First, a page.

But we do need to show our teachers here appreciation as well.  So, with 15 total faculty members among my four children, and let’s say 3 Giftable Holidays per year with 1500 rubles for a bouquet of flowers, the total annual appreciation bill comes to 67,500 rubles.  For those who neither had the foresight to bring a calculator to this blog reading nor dabble in forex, that comes to roughly $1200 in flowers for teachers of my children annually.

Which is why there are so many flower shops in Russia.  Seriously.  They’re everywhere.

But my wife is a wise woman.  Also, her mother’s side of the family has a thrifty Dutch heritage.  If you know what I mean.  And my wife made a few apt observations.  These included:

  1. If everyone is bringing flowers (to teachers), then their value is lost (to teachers).
  2. A few flowers are beautiful.  Many flowers are also beautiful, but can’t all even possibly be taken home by one teacher (imagine 50+ bouquets).
  3. We sincerely love and value our children’s teachers.  At the same time, 67,500 rubles seems like a lot.
  4. If we were to be different, we could save money AND please the teachers.

So, we bake cookies.  That’s what we do.  American cookies.  And we bake nice cookies, not the easy cheap recipe.  And by “we bake cookies” I actually mean “my wife bakes cookies”.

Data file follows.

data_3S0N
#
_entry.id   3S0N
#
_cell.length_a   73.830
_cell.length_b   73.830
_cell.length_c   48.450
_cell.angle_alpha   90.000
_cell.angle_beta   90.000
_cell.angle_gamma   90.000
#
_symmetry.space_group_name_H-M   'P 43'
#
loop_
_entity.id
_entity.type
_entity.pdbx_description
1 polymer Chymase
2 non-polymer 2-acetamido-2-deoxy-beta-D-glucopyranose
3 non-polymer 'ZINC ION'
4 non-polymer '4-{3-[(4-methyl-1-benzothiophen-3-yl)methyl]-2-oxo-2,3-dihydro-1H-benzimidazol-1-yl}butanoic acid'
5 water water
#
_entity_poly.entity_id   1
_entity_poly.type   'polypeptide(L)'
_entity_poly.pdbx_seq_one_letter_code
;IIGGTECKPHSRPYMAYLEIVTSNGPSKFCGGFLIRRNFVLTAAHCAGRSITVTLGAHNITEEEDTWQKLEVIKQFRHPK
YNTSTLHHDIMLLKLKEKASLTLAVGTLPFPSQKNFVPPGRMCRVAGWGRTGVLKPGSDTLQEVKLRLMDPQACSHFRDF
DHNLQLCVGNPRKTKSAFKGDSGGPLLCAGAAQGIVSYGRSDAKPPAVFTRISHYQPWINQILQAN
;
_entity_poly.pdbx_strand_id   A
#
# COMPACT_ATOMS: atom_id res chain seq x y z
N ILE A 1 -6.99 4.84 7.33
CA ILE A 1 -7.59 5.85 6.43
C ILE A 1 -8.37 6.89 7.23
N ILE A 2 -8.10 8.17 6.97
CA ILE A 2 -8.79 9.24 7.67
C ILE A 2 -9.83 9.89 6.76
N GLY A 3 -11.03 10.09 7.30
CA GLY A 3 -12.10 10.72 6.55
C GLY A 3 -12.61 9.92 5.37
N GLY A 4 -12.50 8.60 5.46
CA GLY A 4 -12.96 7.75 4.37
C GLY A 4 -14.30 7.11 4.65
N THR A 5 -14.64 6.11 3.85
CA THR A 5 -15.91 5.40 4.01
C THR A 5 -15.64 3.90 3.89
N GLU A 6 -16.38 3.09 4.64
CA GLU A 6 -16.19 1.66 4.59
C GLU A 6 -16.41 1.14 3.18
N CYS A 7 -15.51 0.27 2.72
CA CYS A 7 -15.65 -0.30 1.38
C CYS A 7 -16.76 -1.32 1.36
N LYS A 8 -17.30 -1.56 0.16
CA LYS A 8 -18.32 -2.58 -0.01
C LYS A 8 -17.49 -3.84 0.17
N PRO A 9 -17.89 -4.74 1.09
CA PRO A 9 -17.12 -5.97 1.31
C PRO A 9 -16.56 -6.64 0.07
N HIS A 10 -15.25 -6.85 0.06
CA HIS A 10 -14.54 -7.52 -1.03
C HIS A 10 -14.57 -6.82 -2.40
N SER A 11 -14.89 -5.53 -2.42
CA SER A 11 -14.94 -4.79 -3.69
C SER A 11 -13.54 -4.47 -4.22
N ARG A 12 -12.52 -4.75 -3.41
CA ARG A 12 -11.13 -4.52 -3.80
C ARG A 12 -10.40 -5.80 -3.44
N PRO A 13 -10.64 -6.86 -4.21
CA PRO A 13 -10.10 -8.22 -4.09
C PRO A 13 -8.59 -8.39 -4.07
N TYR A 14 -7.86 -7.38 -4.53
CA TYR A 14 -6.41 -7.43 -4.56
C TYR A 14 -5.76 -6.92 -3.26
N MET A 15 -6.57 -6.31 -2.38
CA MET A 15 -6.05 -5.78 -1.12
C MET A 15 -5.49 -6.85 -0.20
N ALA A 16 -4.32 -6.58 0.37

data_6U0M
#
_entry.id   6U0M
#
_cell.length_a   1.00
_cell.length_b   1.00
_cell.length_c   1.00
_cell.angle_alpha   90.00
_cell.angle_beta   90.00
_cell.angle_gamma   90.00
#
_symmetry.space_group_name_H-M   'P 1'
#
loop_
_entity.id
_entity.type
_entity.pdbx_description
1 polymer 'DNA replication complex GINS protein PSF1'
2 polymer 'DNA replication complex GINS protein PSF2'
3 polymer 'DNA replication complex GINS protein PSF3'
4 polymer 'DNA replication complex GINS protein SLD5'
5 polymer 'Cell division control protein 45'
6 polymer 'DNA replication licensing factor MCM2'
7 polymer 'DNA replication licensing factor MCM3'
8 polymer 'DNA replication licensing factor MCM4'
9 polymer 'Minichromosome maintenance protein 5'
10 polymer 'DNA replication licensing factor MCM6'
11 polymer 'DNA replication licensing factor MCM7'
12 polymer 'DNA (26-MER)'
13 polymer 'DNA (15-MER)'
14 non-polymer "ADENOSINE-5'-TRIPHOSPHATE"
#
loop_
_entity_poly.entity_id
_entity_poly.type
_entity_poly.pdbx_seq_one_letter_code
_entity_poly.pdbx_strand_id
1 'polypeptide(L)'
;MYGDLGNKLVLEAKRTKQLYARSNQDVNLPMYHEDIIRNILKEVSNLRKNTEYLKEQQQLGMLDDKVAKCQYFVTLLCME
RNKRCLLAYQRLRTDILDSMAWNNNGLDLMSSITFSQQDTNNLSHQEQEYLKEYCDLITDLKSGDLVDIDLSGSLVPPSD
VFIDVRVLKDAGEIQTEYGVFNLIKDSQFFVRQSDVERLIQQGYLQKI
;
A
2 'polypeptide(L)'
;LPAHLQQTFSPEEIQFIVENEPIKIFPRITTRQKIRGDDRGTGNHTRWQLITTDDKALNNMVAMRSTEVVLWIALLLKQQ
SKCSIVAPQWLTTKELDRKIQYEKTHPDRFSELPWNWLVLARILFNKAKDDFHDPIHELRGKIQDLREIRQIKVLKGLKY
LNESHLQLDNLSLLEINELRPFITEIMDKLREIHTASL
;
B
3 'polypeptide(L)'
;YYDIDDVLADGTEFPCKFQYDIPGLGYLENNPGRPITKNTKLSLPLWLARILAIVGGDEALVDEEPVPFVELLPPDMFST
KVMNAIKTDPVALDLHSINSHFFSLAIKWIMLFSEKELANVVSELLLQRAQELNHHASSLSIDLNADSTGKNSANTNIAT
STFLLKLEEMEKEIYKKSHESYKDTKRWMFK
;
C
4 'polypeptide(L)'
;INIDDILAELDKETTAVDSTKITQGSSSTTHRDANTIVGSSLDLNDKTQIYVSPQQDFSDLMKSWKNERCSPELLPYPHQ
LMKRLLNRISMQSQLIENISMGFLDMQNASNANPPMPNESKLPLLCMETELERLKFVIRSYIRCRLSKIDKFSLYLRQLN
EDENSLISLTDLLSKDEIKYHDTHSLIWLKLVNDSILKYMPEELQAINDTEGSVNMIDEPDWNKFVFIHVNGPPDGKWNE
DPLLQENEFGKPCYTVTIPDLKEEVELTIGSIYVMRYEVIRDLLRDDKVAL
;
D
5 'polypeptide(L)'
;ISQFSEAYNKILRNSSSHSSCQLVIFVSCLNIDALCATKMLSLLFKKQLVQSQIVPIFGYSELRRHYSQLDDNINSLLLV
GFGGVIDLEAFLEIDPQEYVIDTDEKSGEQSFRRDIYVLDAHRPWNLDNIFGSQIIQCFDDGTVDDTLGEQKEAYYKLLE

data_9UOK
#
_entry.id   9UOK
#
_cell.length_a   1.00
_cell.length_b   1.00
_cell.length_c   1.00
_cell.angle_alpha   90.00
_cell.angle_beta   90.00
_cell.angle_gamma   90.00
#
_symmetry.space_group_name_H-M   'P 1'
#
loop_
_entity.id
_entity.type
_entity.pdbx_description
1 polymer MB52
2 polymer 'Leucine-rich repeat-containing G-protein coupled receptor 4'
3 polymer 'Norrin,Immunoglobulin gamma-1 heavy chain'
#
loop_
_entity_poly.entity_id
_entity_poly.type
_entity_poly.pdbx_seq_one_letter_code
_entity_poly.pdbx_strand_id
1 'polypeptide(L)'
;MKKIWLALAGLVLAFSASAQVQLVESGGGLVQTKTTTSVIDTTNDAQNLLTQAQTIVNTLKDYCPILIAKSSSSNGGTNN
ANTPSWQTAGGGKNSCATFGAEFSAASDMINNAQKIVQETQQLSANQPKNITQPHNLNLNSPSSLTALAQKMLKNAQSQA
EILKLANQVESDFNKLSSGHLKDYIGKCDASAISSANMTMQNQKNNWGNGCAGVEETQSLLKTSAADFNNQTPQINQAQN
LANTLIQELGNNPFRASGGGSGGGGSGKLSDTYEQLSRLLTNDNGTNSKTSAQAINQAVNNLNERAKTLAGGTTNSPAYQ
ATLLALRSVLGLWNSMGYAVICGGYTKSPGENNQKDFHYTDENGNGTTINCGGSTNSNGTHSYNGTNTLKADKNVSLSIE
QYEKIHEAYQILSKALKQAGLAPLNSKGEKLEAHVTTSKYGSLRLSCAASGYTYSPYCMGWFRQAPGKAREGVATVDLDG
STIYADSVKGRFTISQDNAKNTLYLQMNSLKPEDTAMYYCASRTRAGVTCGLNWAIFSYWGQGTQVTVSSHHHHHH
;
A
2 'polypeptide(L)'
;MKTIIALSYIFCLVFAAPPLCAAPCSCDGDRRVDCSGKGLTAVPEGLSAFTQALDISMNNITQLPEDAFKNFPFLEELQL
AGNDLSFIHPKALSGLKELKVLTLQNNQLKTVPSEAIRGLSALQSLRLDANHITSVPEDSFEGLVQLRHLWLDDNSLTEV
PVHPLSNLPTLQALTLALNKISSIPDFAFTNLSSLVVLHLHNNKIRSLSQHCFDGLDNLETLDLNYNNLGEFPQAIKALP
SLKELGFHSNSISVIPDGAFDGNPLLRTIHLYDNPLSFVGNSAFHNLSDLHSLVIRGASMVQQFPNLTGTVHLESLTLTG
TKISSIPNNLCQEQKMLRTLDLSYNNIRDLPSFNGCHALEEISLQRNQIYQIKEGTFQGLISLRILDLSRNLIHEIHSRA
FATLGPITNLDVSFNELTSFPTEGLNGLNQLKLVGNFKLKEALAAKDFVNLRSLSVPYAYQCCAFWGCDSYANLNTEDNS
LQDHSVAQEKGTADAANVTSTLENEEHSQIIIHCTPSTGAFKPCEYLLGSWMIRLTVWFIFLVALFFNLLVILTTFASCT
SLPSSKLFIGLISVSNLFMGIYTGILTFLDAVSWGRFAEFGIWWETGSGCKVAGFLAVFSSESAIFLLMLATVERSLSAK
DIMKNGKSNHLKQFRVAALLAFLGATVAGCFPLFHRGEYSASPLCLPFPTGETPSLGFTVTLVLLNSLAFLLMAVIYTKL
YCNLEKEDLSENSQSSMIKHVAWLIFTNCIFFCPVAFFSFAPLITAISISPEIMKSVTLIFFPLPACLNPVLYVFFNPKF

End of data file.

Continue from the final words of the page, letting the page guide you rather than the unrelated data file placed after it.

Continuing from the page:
And the teachers are pleased by the American baked cookies (and perhaps also by just a few less flowers to handle).  And I’m pleased about the estimated 70% savings.  And my wife?  Well, she bakes.  And she probably enjoys that.  I will ask her when I’m done writing this blog if she enjoys baking cookies.

So, we all win.  The teachers get cookies.  My wife bakes.  I save money and write you a blog so that you save money.

Maybe since my wife bakes I should buy her flowers.  But this would mean a bit less savings.  And what if I start to buy her too many flowers?  So many flowers that the flowers I buy her lose their value?

I mean if I bought my wife 67,500 rubles in flowers, she would probably ask me to bake cookies next time.  But then she will probably just take them to the kids’ teachers.  The cookies I mean.

Do you have kids in a school in Russia?  You need to be classy and bring your teachers presents.  If you have one child who has one teacher then I salute your simple and perfect existence.  By all means, go and buy a bouquet of flowers a few times a year.

However, if you’re like me.  And by “like me” I mean you don’t know when to say “when”, then you should bake cookies.  Or you can buy some coffee or special tea while on vacation.  Or crochet some mittens and scarves.  I heard that some other kids at the school are getting creative and doing that.

But if I was your child’s teacher,  I would just go for the cookies.

One thought on “Have Kids In Russian School During The Holidays? | What You Need To Know

  1. And of course there are always some ‘extra cookies’ for you to enjoy. Now you have introduced ‘American cookies’ you should introduce West Virginia Hotdogs. Bun, wiener, mustard, chili, onions and slaw. This could develop into a Restuarant near Red Square. You could call it “Hillbilly Hotdogs”. I expect to visit this on my next visit to Moscow. Bill